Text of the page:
When I saw Ana Sortun’s recipe for a middle-eastern inspired dish in this month’s Bon Appetit, I knew if there was anytime to branch out and cook a style of cuisine I was unfamiliar with, it was now.
These kebabs are good. I’m not usually a huge fan of chicken breast but when soaked in a marinade of grated onion, baharat, oil and lemon juice, it becomes moist and full of flavour. The colourful pomegranate-pistachio relish and cooling tahini-yogurt sauce were the perfect accompaniment to the perfectly spiced chicken.
Turkish-Style Chicken Kebabs with Pomegranate-Pistachio Relish and Tahini-Yogurt Sauce
Recipe from Bon Appetit
1 1/2 tablespoons dried mint
1 tablespoon dried oregano
1 1/2 teaspoons ground cinnamon
1 1/2 teaspoons ground coriander
1 1/2 teaspoons ground cumin
1 1/2 teaspoons ground nutmeg
3 1/2 tablespoons fresh lemon juice
1 tablespoon Baharat seasoning
1 large garlic clove, pressed
1/2 cup plain whole-milk Greek-style yogurt
1/4 cup tahini (sesame seed paste)
1 1/4 cups pomegranate seeds
2/3 cup shelled unsalted natural pistachios, coarsely chopped
1/3 cup coarsely chopped fresh Italian parsley
2 1/2 tablespoons olive oil
2 1/2 teaspoons fresh lemon juice
1/2 cup coarsely grated onion
2 tablespoons fresh lemon juice
2 tablespoons olive oil
2 teaspoons baharat seasoning
4 skinless boneless chicken breast halves, each halved lengthwise, then cut crosswise into 3 pieces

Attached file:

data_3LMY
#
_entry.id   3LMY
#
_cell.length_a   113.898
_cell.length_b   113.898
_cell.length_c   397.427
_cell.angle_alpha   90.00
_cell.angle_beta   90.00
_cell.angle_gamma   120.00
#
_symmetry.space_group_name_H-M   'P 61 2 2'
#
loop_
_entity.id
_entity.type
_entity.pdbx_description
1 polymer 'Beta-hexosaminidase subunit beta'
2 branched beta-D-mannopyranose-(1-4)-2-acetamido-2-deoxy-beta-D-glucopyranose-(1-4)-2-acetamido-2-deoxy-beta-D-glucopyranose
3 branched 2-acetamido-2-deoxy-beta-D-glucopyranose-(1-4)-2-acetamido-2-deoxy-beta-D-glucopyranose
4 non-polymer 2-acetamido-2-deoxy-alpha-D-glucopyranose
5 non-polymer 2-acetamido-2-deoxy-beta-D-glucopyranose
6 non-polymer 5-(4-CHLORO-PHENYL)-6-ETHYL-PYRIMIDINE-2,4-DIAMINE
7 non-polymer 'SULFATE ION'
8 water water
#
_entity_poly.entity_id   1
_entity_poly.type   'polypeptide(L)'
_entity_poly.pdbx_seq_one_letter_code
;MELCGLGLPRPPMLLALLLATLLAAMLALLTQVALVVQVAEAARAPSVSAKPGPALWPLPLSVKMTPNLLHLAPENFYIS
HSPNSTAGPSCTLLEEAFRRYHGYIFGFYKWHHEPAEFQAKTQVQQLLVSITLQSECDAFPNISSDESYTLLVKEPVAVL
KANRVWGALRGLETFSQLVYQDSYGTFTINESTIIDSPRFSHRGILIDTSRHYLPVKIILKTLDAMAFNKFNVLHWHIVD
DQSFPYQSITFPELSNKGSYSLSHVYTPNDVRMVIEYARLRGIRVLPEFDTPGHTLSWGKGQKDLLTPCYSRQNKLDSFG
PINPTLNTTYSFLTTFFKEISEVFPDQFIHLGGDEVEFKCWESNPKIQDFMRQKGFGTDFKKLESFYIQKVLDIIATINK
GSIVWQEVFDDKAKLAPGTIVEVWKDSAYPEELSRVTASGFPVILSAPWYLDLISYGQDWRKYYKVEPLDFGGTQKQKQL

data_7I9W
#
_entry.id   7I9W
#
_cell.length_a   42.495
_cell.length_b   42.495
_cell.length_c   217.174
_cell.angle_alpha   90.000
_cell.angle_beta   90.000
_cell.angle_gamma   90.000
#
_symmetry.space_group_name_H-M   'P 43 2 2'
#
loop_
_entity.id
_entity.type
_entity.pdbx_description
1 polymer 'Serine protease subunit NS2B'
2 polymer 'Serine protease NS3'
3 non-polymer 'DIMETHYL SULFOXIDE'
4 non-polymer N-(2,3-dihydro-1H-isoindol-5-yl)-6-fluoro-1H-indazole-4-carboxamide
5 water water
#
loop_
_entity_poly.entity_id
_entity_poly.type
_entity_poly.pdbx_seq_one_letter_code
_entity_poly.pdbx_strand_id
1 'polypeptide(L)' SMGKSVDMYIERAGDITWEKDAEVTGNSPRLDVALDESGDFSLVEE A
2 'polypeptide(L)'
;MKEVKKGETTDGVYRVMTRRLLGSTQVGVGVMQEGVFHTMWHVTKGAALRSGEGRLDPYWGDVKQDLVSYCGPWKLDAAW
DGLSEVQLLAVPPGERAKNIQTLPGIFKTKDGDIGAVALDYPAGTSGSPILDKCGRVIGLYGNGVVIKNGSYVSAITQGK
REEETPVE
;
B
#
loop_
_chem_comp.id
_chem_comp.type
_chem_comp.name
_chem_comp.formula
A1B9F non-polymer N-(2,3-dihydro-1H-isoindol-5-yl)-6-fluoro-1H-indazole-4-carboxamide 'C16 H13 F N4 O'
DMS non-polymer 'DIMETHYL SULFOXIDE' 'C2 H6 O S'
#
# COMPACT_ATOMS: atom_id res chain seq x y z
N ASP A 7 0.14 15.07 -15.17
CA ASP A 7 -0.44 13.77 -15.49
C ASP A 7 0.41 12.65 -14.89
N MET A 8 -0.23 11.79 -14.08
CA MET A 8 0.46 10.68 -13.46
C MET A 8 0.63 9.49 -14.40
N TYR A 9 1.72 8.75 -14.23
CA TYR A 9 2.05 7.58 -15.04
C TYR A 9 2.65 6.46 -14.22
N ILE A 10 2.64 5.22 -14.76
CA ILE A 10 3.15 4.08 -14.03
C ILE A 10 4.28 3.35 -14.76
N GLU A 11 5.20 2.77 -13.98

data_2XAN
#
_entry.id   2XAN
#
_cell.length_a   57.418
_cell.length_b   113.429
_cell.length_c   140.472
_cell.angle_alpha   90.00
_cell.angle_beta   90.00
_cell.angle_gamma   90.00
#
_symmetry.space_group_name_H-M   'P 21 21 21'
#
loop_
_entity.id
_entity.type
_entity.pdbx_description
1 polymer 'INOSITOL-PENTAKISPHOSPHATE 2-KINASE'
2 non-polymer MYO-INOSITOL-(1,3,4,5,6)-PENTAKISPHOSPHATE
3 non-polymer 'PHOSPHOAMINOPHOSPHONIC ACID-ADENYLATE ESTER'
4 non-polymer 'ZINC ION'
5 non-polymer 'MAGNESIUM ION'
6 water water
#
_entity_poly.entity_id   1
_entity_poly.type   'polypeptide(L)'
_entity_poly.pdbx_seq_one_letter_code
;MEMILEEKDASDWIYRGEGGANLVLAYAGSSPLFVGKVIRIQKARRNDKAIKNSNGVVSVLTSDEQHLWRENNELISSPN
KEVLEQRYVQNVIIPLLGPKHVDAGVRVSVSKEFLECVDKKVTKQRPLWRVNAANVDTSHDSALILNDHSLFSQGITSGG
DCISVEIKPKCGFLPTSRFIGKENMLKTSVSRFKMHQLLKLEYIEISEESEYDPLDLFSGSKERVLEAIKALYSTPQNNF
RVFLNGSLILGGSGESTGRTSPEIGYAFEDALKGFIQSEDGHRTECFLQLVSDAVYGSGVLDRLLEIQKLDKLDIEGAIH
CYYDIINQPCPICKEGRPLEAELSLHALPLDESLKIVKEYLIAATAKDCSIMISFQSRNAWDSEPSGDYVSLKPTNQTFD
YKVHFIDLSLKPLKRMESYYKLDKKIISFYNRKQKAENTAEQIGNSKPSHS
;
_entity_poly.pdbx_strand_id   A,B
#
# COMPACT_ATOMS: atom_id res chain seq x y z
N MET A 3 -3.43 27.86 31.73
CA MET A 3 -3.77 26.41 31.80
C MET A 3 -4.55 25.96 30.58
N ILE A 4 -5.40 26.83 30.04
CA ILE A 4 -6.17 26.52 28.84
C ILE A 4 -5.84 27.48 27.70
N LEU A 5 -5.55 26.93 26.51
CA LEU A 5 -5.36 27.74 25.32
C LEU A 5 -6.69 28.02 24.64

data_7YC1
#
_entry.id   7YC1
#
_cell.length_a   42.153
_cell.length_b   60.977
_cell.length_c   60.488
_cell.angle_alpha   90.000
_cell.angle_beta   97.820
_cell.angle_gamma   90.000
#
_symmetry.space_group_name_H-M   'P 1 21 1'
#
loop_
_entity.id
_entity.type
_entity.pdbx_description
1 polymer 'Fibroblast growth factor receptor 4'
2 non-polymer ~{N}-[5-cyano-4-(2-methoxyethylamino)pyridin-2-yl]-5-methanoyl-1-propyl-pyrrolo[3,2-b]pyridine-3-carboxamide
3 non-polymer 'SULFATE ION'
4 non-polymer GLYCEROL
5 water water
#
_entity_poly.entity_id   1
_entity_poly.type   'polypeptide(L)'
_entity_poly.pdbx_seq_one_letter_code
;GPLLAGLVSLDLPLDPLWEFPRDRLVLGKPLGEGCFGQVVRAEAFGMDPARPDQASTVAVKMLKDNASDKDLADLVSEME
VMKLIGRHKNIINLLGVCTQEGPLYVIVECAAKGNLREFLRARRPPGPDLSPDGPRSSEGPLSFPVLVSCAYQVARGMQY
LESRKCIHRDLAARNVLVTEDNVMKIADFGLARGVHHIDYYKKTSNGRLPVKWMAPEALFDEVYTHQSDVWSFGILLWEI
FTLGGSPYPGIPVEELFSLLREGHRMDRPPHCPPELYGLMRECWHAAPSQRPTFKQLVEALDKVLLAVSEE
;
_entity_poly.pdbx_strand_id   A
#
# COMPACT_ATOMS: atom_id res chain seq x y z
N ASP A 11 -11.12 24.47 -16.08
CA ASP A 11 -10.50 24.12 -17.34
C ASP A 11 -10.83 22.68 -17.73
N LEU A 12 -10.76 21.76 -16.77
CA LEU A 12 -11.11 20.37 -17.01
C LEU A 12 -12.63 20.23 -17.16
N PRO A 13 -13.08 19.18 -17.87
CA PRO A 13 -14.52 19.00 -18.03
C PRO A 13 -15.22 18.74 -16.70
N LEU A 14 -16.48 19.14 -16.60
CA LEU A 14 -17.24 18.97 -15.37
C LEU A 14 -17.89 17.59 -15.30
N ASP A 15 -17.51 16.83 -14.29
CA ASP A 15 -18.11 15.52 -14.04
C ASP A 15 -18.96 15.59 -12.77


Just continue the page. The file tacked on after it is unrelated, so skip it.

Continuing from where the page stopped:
Warm pita breads (optional)
Using pestle or blunt end of wooden spoon, mash all ingredients and 1 tablespoon freshly ground black pepper in mortar or small bowl 2 to 3 minutes. DO AHEAD: Can be made 1 week ahead. Cover and chill.
For tahini yogurt:
Combine lemon juice, Baharat Seasoning, and garlic in medium bowl; stir to blend. Let stand 5 minutes. Whisk in yogurt and tahini. Season tahini yogurt to taste with salt. DO AHEAD: Can be made up to 2 hours ahead. Let stand at room temperature.
For pomegranate relish:
Mix all ingredients in medium bowl. Season to taste with salt and freshly ground black pepper. DO AHEAD: Can be made 2 hours ahead. Let stand at room temperature.
(the best way, in my opinion, to get the seeds out. Place a mesh sieve in a large bowl, cut pomegranate in half, face cut side down in your hand, rap on the back with a big wooden spoon until seeds are released. Great for anger management, too!)
Whisk first 4 ingredients in large bowl. Add chicken. Sprinkle with salt and pepper. Marinate at room temperature at least 1 hour and up to 2 hours.
Preheat broiler. Thread 6 chicken pieces onto each skewer. Sprinkle with salt and pepper. Place on small rimmed baking sheet. Broil chicken until cooked through, 5 to 6 minutes per side. Arrange kebabs on platter. Serve with tahini yogurt, pomegranate relish, and warm pita breads.